Marketing Without Selling – Three Ways to Ease the Pain

Do you love making sales but hate selling? You are not alone. Most people feel this way so would rather be known as marketers than sales people. The reason could be that we dislike being sold to. On one hand we feel uncomfortable about being pushy. On the other hand we stand back and admire great marketing techniques. Is it possible to make the sales process pleasurable?

I have observed that those people who enjoy selling make the most money. They feel comfortable about what they do and their customers keep coming back. Such sales people do not communicate the feeling that they are selling something. Instead they are helpfully sharing what they love. There seem to be three characteristics which such people possess. These can be applied to anyone involved in the sales and marketing process.


It is very hard to get enthusiastic about something we have reservations over or never use. If we have to force ourselves to market a product, it comes across that way to the prospect and puts them off buying. If we don’t see the product as a worthwhile thing to own, neither will the potential client. Natural enthusiasm is contagious.


If we are open and up front about what we are sharing there will be a transparency about us which will be attractive to the buyer. Don’t be afraid to mention the downsides. After all, if the product is worthwhile they will be far outweighed by the benefits. Exaggerated claims and misleading information will end up giving the marketer a bad reputation. Honesty in answering questions accurately will instill confidence.


A good marketer knows that only a small percentage of prospects will buy. Their aim is to create a wide funnel to attract a large number of prospects to the offer then filter out people who are not sufficiently interested at present.On the internet an opt in form accomplishes this. In one to one situations a sensitive sales person watches for buying signals. They feed back the client’s thoughts to clarify and answer objections. They will not try to push prospects who are not ready or able to buy. A good marketer will not waste resources on the wrong people.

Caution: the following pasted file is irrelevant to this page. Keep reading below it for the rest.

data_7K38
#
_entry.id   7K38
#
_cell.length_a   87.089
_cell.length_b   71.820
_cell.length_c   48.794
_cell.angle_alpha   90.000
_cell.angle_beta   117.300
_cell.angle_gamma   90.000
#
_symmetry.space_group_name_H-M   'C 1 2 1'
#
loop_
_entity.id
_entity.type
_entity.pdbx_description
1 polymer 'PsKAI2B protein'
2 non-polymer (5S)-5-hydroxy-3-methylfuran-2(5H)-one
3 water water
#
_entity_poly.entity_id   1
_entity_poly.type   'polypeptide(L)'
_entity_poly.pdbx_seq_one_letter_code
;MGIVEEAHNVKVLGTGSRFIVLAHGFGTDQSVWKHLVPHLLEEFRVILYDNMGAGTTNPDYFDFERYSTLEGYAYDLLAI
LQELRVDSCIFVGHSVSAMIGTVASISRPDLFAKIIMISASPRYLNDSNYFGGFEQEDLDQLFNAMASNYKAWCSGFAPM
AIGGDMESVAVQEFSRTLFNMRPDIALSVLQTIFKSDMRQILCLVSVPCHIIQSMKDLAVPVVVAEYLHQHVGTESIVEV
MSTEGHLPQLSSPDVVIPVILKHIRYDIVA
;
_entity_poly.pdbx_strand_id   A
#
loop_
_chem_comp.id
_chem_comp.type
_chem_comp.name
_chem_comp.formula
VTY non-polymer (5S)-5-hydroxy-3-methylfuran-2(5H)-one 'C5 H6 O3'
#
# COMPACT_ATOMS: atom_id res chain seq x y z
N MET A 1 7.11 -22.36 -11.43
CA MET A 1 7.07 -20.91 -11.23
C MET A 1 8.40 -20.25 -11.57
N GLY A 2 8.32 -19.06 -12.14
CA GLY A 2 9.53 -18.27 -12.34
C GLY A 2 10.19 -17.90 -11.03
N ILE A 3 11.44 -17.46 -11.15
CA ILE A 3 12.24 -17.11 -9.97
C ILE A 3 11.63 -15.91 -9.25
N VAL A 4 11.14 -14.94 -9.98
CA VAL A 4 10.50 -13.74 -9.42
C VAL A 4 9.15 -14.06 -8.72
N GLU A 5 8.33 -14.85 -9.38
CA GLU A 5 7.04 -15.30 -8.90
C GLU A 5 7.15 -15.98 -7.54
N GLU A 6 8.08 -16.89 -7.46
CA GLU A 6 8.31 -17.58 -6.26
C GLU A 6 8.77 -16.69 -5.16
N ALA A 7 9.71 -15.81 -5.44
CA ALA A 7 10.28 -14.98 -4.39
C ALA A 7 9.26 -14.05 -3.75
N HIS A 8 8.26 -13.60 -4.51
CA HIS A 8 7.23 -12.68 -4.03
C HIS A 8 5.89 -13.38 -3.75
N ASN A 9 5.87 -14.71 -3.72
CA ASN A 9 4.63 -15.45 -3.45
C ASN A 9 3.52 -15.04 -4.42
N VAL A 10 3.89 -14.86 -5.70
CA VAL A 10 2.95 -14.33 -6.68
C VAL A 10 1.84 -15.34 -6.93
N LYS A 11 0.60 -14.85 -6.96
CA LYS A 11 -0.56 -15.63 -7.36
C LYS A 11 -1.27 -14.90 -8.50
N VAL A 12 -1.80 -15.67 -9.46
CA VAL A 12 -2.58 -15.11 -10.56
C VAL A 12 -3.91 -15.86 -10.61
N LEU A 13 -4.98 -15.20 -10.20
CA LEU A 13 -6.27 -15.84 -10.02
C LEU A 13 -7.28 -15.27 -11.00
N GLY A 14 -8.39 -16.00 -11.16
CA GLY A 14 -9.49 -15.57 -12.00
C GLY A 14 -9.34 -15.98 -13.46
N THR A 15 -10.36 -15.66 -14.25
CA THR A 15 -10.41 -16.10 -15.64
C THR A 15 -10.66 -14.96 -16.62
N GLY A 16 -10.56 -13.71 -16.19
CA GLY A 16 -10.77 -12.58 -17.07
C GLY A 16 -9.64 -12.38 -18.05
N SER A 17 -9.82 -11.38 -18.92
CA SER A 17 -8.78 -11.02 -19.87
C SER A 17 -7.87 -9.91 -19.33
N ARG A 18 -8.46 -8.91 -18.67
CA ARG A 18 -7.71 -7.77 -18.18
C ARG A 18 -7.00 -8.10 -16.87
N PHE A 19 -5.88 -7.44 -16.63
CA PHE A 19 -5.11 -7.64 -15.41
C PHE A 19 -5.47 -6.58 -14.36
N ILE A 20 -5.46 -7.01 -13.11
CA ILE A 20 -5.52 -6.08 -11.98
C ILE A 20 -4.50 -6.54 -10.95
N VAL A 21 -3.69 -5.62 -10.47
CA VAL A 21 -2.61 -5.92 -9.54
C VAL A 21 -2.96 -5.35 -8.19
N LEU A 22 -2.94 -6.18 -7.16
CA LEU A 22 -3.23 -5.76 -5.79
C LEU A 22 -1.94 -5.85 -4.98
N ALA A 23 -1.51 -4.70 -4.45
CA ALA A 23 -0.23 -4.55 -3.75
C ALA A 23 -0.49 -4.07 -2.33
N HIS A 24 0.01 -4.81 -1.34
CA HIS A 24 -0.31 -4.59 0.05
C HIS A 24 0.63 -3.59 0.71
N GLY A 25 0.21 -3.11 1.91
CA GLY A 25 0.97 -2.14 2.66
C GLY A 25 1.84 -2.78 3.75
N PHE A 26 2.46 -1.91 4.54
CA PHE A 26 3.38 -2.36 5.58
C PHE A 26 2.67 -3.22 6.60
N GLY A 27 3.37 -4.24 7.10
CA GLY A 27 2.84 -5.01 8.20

If you adopt these principles in your sales and marketing endeavors, you will not experience the tension and stress of selling. The experience will be more enjoyable for everyone concerned.

Hate Marketing? Change Your Attitude

I hear from business owners and entrepreneurs all the time: “I hate marketing” or “I’m no good at marketing.”

No wonder they struggle.

Somehow, they’ve wrapped up marketing with some idea of smarmy, manipulative, annoying selling. (While there is a difference between marketing and selling, neither is evil.)

Marketing isn’t this awful, manipulative, necessary evil in your business. It’s not just a way to let people know about you, your company, and your services. It’s bigger than that.

I embrace marketing, and I invite you to do the same. Here are seven ways to change your attitude around marketing.

  • Think of marketing as a conversation. Imagine you’re talking to your girlfriend about this awesome, cool thing you’re doing. You wouldn’t clam up, would you? How would you talk about it? What words would you use?
  • You have to believe in what you’re selling. If you don’t believe in it, you’ll find it hard to talk about it, and you’ll feel like one of those smarmy salespeople.
  • Tap into the service aspect of what you do. If you’re like most entrepreneurs, you do what you do so that you can be of service. If you really feel you can change the world, it’s much easier for you to talk about how your thing (product, service, program) helps people.
  • Get rid of the “I suck at marketing” attitude. If you say it – and believe it – then it will be true. Replace with “I’m getting better at marketing all the time.”
  • Remember that marketing is really just another way to say “connection.” You’re connecting to people, connecting to your purpose, connecting to your brand of service.
  • Create a plan. Then, at some other time, work the plan. It may sound like a mind game, but I find it’s much easier for me to do what I’m told – even though it is I as the CEO who is doing the telling – than to create the strategy and implement… all in one step.
  • Immerse yourself in the aura of taking care of people; this is a micro view of being of service. If you think of your individual tribe members as people and that you can help them, doesn’t that change your view of marketing?

Before you write an email to promote your new product or pick up the phone to follow up with a prospect, go through the seven attitude-changers above. Breathe them in. Believe them. Believe in yourself.

Then to market you go.

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